About this Event
The Centre for Grand Strategy and the Strategic Studies Research Theme presents: The Great Imperial Hangover: How Empires Have Shaped the World – Dr Samir Puri in conversation with Professor Patrick Porter, and chaired by Dr Flavia Gasbarri.
For the first time in millennia we live without formal empires. But that doesn’t mean we don’t feel their presence rumbling through history. From Russia’s incursions in Ukraine to Brexit; from Trump’s ‘America-first’ policy to China’s forays into Africa; from Modi’s India to the hotbed of the Middle East, Puri, provides a bold new framework for understanding the world’s complex rivalries and politics. The Great Imperial Hangover has been featured in the Financial Times “2020 year ahead in books”. Advance praise comes from Robert D. Kaplan (The Return of Marco Polo’s World) who has called it “an excellent read”. And from Paul Strathern (A History of the World in Ten Empires), who considers it “masterly. I found new insights on almost every page. It achieves the remarkable feat of deepening our self-knowledge while at the same time broadening our understanding of the world around us”.
Samir Puri was raised in 1980s and 1990s London in a family that had traversed three continents in three generations, from Asia to Africa to Europe. He later completed a PhD at Cambridge University in International Relations, worked at RAND, and then the Foreign Office, where his assignments covered counter terrorism, and a year in east Ukraine monitoring the onset of war in 2014. After government service, Dr Puri became a lecturer in War Studies at King’s College London, and also taught at Cambridge and Johns Hopkins. The Great Imperial Hangover is a distillation of these varied perspectives: from the academic to the practical; from the personal to the political; and from the descendants of the colonized to those of the colonizers.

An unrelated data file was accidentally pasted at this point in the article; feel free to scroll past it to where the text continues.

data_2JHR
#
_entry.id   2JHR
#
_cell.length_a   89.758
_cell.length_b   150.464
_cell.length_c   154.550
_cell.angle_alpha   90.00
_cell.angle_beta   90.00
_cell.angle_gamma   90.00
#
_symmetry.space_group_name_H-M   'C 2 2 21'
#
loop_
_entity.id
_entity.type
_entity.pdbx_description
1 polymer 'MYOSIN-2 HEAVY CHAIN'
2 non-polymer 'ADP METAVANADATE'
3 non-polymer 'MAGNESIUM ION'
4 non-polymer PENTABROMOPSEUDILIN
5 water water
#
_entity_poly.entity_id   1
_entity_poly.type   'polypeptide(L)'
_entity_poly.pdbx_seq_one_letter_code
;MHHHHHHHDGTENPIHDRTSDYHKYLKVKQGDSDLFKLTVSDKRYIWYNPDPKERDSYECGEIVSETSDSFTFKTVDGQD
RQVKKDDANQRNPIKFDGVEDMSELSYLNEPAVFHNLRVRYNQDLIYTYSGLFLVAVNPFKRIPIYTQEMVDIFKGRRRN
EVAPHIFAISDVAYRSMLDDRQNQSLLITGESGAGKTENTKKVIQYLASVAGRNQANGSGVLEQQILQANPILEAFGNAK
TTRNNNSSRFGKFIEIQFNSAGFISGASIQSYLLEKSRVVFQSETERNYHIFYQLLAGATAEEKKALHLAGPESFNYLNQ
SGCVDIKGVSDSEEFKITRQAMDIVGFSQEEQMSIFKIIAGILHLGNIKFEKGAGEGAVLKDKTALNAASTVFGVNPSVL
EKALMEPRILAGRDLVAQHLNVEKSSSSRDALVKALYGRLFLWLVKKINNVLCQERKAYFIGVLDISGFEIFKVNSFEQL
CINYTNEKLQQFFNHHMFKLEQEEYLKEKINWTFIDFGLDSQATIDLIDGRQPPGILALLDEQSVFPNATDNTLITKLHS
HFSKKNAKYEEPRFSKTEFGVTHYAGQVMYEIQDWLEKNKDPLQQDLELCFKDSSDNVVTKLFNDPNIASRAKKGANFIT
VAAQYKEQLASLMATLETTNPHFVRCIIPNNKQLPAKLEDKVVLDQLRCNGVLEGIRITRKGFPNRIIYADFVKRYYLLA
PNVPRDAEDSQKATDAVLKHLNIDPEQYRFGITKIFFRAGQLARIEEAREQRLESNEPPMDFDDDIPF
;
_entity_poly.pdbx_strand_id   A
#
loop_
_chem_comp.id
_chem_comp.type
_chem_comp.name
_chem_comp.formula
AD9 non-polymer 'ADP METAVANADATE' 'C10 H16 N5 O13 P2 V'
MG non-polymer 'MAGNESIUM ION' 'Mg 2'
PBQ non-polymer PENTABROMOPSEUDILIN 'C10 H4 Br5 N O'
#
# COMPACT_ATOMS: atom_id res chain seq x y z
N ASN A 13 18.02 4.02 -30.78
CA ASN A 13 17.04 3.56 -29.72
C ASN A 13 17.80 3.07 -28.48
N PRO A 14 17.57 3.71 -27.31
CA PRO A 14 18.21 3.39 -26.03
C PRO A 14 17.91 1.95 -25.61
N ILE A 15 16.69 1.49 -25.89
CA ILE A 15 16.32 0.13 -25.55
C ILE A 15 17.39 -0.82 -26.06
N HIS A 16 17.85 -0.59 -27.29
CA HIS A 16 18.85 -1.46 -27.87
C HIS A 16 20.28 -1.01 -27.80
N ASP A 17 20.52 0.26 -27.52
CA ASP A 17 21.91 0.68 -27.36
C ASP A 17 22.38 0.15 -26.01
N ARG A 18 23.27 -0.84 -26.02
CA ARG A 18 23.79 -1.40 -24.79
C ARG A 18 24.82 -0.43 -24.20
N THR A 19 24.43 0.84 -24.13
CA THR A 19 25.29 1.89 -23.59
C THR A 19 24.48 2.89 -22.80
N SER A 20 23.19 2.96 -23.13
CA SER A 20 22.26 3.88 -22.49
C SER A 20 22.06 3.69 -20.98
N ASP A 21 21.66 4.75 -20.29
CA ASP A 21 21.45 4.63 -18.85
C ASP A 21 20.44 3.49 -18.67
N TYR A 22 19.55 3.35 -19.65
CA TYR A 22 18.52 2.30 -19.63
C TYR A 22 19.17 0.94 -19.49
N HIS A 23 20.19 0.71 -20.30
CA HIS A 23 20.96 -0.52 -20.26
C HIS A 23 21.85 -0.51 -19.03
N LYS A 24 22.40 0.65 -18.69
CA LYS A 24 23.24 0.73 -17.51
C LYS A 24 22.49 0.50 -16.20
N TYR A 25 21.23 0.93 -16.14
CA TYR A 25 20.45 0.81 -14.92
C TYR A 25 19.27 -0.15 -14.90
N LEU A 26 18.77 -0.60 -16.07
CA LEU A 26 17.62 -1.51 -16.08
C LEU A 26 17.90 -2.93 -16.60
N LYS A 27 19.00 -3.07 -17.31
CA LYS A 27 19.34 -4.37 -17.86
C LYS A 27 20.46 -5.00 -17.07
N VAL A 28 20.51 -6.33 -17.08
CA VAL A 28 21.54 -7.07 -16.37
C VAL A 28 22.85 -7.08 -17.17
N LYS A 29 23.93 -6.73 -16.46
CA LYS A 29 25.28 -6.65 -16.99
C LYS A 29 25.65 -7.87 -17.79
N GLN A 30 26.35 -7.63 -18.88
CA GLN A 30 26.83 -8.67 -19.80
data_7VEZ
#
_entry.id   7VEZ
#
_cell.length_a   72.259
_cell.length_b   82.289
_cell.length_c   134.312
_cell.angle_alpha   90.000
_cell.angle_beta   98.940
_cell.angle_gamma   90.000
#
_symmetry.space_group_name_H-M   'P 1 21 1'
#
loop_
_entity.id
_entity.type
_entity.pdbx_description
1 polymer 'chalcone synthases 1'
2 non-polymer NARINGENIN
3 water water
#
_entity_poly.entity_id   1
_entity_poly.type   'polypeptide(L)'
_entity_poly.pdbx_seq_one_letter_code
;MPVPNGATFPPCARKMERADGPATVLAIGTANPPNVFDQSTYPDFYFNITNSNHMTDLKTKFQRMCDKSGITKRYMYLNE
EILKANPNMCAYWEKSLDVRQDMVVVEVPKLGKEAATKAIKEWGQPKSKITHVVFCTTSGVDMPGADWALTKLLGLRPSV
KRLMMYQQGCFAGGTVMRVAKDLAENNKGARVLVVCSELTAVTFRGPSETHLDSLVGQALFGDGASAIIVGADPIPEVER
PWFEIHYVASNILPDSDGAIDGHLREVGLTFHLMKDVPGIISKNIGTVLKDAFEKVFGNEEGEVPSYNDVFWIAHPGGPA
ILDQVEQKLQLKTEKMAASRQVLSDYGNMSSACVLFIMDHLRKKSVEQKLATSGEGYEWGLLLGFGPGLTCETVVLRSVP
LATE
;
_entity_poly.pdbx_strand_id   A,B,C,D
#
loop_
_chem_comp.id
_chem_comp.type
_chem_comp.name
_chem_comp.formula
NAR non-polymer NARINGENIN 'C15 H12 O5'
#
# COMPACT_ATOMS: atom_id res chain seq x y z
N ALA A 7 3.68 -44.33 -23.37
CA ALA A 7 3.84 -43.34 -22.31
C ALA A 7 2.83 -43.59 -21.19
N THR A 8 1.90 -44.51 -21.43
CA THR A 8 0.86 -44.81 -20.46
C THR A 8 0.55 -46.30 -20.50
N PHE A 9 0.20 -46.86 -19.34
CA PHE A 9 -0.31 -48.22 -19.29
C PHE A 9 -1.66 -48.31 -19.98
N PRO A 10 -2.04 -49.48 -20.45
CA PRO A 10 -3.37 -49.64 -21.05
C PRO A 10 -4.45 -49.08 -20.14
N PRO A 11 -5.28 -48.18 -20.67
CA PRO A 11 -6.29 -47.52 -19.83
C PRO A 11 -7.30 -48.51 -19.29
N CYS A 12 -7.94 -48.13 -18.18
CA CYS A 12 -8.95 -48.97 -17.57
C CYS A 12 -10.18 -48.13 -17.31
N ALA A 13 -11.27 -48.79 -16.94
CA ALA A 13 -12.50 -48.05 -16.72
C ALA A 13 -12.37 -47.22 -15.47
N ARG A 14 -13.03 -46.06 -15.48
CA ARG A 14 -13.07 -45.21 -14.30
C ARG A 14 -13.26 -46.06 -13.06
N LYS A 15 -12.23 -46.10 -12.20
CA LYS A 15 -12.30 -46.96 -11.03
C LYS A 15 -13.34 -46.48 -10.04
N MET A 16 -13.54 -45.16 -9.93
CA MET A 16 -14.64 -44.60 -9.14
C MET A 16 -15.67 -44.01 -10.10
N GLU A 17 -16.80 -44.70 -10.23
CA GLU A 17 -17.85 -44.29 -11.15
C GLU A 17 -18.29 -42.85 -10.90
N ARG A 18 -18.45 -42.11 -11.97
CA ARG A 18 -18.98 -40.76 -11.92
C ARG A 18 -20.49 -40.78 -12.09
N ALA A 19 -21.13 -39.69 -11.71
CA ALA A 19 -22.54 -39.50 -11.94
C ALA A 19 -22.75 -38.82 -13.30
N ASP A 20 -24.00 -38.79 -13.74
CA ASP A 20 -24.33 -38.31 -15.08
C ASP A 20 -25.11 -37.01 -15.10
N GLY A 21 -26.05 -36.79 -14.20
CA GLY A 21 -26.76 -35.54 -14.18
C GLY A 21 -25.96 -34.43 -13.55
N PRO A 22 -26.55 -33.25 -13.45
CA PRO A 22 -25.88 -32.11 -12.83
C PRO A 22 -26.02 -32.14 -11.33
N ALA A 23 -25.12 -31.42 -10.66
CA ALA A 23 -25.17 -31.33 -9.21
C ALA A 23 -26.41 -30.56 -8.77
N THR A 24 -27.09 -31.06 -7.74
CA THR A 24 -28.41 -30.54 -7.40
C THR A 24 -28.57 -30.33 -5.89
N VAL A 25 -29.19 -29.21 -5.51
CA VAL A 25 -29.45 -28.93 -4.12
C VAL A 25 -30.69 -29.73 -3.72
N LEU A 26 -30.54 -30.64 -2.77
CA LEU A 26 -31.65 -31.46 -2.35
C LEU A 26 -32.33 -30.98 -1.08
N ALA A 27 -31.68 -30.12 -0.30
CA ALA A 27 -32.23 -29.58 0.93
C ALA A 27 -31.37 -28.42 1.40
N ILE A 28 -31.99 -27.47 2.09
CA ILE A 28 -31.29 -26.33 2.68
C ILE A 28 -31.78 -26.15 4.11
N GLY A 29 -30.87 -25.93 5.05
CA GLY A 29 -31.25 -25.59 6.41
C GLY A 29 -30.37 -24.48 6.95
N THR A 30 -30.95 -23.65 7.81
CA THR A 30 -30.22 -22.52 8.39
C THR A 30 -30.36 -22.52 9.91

Patrick Porter is Chair in International Security and Strategy at the University of Birmingham. He is a Fellow at the Quincy Institute of Responsible Statecraft and the Royal United Services Institute. His research interests are great power politics, foreign and defence policy in the US and UK, and realism in International Relations, with a particular focus on the interaction of power and ideas, and the problems of hubris, overstretch and self-defeating behaviour. His book Blunder: Britain’s War in Iraq was shortlisted for the British Army Military Book of the Year Prize, 2019.
Flavia Gasbarri is lecturer in War Studies Education, co-Chair of the Africa Research Group and member of the Centre for Grand Strategy at the Department of War Studies. She completed her PhD in War Studies at King’s College London in 2014, with a project entitled “The United States and the end of the Cold War in Africa, 1988-1994” for which she received a scholarship from the KCL Graduate School and three grants from the Royal Historical Society, the European Association for American Studies and the Scowcroft Institute of International Affairs. She was also awarded a six-month Visiting Fellowship at the Woodrow Wilson Center for Scholars in Washington DC.
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